What is more important to your organization: marketing generating a high volume of sales leads or sales closing a higher percentage of leads?
Are they mutually exclusive? I don't think they are, and I don't think they are the right questions to be asking either -- they are putting the cart before the horse. For marketing and sales to be truly effective, they first must be fully aligned on what they need from each other.
There are many ways to look at this challenge, but I will focus on one situation that I have seen dozens of times at companies that I have worked for or worked with as a consultant. The biggest and most common challenge is when marketing and sales do not work together. At too many companies, sales and marketing departments simply do not communicate or know what the other team is doing.
When these two groups are not working in sync, many problems can arise. For example, when these groups are not communicating while using software automation for sales (CRM) and marketing (marketing automation), then issues will arise in the types of leads that are generated or what constitutes a lead. This also leads to challenges in process, flow and time for both sales and marketing.
A large company I worked for adopted a new version of Salesforce. A shift in the process had the sales team working within Salesforce using the Miller Heiman method, which is a method of sales targeting that involves focusing sales efforts on multiple types of decision makers and buyers for any prospective client.
However, marketing was not brought up to speed on how Salesforce was aligned with the Miller Heiman strategy. In addition to a lack of alignment on strategy, marketing was not informed of the types of sales targets the team was being measured against.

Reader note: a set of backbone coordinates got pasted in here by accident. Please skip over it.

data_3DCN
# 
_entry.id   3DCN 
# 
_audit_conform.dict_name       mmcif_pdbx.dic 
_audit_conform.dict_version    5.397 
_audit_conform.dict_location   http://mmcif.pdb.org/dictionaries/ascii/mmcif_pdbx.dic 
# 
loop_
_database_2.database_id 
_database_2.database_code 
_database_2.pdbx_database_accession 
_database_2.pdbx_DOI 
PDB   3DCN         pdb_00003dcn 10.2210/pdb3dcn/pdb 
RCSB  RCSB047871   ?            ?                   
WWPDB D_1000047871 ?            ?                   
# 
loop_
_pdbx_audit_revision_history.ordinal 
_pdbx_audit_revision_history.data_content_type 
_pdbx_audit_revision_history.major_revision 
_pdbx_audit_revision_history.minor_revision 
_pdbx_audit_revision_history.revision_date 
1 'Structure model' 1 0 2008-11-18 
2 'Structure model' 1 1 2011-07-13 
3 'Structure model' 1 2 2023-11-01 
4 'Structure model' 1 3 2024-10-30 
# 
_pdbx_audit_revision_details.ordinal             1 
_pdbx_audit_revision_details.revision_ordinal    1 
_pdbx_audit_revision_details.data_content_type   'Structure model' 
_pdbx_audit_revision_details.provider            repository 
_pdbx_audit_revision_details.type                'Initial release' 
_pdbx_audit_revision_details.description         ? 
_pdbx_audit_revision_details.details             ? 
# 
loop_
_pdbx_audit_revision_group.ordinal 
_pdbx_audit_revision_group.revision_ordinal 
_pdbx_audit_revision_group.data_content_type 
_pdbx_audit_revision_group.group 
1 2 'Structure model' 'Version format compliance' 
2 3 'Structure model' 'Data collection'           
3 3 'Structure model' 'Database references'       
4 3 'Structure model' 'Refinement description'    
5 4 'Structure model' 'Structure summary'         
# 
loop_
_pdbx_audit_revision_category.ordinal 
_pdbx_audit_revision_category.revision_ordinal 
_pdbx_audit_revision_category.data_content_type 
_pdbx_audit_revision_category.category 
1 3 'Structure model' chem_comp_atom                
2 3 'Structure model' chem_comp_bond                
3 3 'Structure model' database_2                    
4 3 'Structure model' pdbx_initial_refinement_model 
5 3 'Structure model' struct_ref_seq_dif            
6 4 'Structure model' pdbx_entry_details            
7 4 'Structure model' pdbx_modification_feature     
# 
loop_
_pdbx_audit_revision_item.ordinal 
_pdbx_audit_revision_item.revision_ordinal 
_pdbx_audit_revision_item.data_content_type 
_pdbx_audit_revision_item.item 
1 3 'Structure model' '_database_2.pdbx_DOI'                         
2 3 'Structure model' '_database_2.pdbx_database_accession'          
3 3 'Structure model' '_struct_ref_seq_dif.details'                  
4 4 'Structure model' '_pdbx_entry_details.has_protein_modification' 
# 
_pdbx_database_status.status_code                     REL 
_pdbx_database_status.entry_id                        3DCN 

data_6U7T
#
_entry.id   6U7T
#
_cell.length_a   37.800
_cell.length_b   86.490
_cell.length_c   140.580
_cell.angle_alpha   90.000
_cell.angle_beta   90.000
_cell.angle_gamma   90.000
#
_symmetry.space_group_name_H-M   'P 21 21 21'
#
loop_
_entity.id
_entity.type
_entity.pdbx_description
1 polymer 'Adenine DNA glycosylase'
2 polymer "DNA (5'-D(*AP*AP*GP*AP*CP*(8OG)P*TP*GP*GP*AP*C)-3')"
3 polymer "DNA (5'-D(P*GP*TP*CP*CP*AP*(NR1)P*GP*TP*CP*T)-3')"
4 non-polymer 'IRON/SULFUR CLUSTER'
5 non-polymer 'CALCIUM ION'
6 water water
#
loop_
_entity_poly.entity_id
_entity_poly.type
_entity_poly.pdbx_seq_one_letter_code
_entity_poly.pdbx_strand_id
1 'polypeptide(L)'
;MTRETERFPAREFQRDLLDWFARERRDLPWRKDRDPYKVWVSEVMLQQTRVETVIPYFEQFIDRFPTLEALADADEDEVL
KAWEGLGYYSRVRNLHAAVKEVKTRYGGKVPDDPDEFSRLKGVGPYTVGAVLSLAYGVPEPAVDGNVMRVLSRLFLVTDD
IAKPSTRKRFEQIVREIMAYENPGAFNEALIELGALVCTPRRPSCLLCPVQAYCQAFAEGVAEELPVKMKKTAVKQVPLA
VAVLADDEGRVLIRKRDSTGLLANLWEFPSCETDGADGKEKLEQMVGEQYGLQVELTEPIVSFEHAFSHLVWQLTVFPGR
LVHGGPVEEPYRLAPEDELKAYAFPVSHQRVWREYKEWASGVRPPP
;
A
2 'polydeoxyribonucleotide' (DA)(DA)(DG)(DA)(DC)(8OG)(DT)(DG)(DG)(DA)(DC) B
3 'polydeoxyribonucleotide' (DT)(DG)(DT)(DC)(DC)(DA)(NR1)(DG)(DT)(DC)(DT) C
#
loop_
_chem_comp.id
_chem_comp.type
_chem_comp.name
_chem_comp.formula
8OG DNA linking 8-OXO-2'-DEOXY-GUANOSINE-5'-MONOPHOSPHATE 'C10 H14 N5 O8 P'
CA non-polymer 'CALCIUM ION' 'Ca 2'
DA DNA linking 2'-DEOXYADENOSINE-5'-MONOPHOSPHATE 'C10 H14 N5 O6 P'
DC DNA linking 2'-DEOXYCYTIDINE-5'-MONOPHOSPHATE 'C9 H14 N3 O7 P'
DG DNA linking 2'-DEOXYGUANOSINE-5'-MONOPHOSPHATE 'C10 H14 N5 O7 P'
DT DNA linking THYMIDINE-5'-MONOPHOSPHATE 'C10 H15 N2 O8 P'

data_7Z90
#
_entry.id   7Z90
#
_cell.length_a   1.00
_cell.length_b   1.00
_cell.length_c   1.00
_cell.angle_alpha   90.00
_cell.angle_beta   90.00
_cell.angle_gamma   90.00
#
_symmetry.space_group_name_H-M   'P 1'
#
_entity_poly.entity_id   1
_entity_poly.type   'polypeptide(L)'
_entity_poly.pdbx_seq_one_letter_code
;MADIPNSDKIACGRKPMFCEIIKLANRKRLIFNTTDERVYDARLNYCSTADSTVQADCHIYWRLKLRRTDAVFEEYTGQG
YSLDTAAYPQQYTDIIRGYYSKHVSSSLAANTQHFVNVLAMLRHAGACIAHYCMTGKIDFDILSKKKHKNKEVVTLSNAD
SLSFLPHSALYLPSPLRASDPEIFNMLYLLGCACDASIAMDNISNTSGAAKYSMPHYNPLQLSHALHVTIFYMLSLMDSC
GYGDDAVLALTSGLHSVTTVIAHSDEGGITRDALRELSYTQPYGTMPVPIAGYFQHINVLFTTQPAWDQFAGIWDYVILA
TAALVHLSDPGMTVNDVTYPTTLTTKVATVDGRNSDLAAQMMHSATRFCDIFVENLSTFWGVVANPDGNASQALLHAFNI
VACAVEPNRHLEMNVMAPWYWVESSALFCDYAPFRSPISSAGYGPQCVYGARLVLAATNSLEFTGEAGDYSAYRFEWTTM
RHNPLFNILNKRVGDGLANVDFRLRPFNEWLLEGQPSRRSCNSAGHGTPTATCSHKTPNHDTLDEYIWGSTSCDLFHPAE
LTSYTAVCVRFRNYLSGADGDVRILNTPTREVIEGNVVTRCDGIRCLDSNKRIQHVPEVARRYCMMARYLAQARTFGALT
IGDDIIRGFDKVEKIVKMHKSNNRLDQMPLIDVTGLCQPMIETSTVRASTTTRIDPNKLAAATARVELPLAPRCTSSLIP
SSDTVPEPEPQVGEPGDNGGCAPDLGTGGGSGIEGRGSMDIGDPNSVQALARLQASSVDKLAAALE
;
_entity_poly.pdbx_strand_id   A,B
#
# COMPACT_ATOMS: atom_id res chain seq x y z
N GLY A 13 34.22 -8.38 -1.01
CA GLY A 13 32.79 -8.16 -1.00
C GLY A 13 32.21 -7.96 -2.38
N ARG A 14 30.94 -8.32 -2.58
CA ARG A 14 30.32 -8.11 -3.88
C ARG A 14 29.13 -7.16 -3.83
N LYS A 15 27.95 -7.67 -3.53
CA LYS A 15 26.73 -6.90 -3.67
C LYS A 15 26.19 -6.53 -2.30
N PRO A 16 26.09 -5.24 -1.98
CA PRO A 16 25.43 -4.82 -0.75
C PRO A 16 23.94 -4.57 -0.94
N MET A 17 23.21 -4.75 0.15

This resulted in the sales department operating with a shifting strategy while the marketing team proceeded with its prior strategy that focused on delivering volume – and the end result was a misalignment of priorities and goals.
This type of misalignment is a challenge for sales teams; their focus is on qualified target clients, as their performance is measured on closing a higher percentage of business against a smaller volume of leads. Marketing is focused on generating a higher volume of leads at a low cost, so they have a lower bar for qualification criteria. This can result in a high volume of leads being sent to the sales team with little intelligence attached to identify qualification criteria, buying stage or lead origin. A high volume of leads is often a great problem to have, but not if they aren't properly qualified -- then they become a distraction to the sales team.
Here are some simple tips to align your teams:
Aligning your sales and marketing teams is the best way to fuel business growth efficiently and effectively. Too often they are at odds more than they are collaborative partners, so the first step is to establish communication. Expect an iterative cycle of communication, adjustment and measurement to move your teams toward becoming a single unit instead of siloed adversaries.
Published by William Flaiz on